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Resuscitation of preterm infants in the Philippines: a national survey of resources and practice
  1. Dean Hayden1,2,
  2. Maria Esterlita Villanueva-Uy3,
  3. Maria Katrina Mendoza4,
  4. Dominic Wilkinson1,5
  1. 1 Oxford Uehiro Centre for Practical Ethics, University of Oxford, Oxford, UK
  2. 2 Faculty of Medicine, Nursing and Health Sciences, Monash University, Melbourne, Australia
  3. 3 Institute of Child Health and Human Development, National Institute of Health, Manila, Philippines
  4. 4 Kangaroo Mother Care Foundation, Manila, Philippines
  5. 5 John Radcliffe Hospital, Oxford, UK
  1. Correspondence to Dr. Dominic Wilkinson, Oxford Uehiro Centre for Practical Ethics, University of Oxford, Oxford OX1 2JD, UK; dominic.wilkinson{at}


Objective There is a high incidence of preterm birth in low-income and middle-income countries where healthcare resources are often limited and may influence decision making. We aimed to explore the interplay between resource limitations and resuscitation practices for extremely preterm infants (EPIs) in neonatal intensive care units (NICUs) across the Philippines.

Methods We conducted a national survey of NICUs in the Philippines. Institutions were classified according to sector (private/public), region and level. Respondents were asked about unit capacity, availability of ventilators and surfactant, resuscitation practices and estimated survival rates for EPIs of different gestational ages.

Results Respondents from 103/228 hospitals completed the survey (response rate 45%). Public hospitals reported more commonly experiencing shortages of ventilators than private hospitals (85%vs23%, p<0.001). Surfactant was more likely to be available in city hospitals than regional/district hospitals (p<0.05) and in hospitals classified as Level III/IV than I/II (p<0.05). The financial capacity of parents was a major factor influencing treatment options. Survival rates for EPIs were estimated to be higher in private than public institutions. Resuscitation practice varied; active treatment was generally considered optional for EPIs from 25 weeks’ gestation and usually provided after 27–28 weeks’ gestation.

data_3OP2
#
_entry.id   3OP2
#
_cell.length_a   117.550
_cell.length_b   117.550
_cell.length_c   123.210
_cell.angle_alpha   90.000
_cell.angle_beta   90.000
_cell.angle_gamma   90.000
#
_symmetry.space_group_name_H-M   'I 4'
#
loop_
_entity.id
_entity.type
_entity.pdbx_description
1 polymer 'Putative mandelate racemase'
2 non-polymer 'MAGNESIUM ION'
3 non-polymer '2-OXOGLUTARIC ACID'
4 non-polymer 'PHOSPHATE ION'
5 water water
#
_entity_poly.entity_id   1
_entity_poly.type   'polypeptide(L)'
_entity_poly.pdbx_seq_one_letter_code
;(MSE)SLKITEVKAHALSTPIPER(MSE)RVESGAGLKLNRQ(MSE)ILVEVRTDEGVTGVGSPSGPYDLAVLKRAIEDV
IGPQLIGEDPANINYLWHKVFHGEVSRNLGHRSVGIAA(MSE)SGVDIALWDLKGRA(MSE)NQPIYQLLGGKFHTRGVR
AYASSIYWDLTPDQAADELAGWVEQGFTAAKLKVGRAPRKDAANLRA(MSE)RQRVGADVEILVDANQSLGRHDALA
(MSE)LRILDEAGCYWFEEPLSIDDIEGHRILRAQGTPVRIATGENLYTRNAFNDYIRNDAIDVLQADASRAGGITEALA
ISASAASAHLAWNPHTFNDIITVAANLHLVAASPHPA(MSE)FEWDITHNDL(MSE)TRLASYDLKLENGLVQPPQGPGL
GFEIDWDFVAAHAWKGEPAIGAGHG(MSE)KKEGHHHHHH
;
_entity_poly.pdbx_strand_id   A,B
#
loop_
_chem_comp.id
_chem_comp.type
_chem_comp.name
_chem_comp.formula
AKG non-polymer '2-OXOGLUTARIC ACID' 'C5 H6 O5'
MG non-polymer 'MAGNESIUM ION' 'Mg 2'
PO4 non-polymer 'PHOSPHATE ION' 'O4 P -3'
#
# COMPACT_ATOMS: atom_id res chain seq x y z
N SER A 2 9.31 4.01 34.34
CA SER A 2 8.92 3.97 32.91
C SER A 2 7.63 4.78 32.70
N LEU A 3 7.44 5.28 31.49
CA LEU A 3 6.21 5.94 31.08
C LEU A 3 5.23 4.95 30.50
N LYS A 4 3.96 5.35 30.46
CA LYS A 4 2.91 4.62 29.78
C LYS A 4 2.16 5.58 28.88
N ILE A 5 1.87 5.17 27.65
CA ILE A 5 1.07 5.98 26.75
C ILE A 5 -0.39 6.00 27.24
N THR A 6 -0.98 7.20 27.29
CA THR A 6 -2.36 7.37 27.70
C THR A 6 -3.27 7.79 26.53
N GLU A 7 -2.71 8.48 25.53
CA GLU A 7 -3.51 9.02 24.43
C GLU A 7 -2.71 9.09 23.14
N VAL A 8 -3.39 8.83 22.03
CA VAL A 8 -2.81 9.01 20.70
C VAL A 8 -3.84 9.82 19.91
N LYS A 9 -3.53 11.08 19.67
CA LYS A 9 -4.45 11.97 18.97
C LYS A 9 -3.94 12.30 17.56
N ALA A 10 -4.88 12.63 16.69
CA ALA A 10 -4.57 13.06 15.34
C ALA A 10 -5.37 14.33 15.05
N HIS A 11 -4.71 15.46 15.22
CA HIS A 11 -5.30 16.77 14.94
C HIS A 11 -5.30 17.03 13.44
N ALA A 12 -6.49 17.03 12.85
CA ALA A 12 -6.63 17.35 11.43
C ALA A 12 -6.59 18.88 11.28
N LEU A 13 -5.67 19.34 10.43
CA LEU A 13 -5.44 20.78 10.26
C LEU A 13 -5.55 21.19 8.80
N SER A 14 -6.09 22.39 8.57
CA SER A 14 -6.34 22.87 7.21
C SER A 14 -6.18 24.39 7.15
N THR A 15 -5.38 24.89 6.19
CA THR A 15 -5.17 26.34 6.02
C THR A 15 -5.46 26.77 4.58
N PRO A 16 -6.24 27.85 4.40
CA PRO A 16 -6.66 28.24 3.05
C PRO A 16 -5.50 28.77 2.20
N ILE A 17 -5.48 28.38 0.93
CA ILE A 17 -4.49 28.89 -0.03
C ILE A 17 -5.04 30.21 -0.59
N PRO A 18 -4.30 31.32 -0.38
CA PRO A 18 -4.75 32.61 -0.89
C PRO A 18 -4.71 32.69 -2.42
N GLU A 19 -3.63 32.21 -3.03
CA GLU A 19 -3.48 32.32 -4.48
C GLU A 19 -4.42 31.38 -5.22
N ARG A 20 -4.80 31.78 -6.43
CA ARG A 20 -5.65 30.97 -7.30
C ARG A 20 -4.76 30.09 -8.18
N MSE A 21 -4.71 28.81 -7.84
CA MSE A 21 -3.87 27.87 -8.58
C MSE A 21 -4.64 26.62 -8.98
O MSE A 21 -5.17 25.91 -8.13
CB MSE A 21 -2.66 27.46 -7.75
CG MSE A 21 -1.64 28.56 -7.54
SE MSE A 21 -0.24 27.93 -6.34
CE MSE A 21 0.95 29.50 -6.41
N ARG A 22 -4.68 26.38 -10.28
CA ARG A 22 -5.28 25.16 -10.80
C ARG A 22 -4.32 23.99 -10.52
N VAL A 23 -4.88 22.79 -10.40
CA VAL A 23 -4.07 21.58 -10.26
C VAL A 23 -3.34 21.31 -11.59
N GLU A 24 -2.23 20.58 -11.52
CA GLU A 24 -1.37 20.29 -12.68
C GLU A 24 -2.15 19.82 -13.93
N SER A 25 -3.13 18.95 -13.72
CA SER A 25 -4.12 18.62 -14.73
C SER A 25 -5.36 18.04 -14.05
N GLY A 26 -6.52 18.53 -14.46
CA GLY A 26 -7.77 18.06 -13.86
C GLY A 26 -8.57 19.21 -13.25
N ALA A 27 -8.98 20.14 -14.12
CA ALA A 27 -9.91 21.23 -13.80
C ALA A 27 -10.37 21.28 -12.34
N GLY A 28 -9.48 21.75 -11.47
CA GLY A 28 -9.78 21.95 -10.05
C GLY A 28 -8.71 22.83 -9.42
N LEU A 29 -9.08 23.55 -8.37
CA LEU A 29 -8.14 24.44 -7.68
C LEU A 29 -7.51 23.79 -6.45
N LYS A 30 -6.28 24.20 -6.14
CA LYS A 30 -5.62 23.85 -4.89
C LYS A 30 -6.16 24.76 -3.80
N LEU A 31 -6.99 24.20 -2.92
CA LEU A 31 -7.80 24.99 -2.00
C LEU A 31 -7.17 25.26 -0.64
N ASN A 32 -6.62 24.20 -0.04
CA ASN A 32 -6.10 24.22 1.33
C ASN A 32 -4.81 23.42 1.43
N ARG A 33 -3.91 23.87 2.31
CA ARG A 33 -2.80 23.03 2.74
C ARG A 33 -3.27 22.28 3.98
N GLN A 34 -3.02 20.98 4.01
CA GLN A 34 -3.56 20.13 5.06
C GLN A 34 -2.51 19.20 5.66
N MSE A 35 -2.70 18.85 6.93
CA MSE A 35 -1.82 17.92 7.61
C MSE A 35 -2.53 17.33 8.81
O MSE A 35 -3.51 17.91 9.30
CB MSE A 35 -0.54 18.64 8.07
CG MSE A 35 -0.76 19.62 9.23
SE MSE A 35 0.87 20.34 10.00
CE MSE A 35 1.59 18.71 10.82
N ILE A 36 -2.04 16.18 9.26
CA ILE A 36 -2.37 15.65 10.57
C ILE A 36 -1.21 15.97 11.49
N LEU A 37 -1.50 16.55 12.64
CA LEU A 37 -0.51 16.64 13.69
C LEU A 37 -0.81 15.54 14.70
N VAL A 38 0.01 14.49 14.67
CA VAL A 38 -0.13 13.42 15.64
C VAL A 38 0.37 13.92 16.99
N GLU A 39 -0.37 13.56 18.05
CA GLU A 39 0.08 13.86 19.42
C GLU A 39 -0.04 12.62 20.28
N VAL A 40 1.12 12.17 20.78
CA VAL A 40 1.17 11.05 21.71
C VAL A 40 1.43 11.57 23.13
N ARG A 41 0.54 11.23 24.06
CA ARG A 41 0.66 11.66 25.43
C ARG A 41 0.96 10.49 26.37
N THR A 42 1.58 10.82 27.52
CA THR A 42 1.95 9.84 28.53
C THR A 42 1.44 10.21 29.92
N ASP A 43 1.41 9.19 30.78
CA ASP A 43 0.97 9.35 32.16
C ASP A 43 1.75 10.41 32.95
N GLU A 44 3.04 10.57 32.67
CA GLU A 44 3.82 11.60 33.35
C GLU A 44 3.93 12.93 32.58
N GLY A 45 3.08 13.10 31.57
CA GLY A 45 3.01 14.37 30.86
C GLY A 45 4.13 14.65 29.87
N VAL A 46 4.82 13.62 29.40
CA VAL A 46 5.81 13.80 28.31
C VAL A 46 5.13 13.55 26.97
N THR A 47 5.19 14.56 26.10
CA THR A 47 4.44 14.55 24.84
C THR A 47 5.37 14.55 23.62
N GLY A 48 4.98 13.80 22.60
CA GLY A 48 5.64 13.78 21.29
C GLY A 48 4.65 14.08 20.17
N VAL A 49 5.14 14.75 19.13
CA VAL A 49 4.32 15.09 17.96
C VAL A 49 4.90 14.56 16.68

Conclusion Our survey revealed considerable disparities in NICU resource availability between different types of hospitals in the Philippines. Variation was observed between hospitals as to when resuscitation would be provided for EPIs. National guidelines may generate greater consistency of care yet would need to reflect the variable context for decisions in the Philippines.

  • neonatology
  • resuscitation
  • intensive care
  • paediatric practice

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  • Contributors DH designed the survey, collected and analysed data, drafted the initial manuscript and reviewed and revised the manuscript. MEV-U contributed to the design of the survey and helped to evaluate, revise and edit the manuscript. MKM assisted with the collection of data and helped to evaluate, revise and edit the manuscript. DW conceived of the study, supervised and coordinated the design of the study and helped to evaluate, revise and edit the manuscript.

  • Funding DW was supported for this work by a grant from the Wellcome trust WT106587/Z/14/Z.

  • Competing interests None declared.

  • Ethics approval This study was approved by the University of the Philippines Ethical Review Board (UPMREB2017-335-01) and the University of Oxford Research Ethics Committee (R51548/RE001).

  • Provenance and peer review Not commissioned; externally peer reviewed.

  • Data sharing statement All data relevant to the study are included in the article or uploaded as supplementary information.

  • Patient consent for publication Not required.

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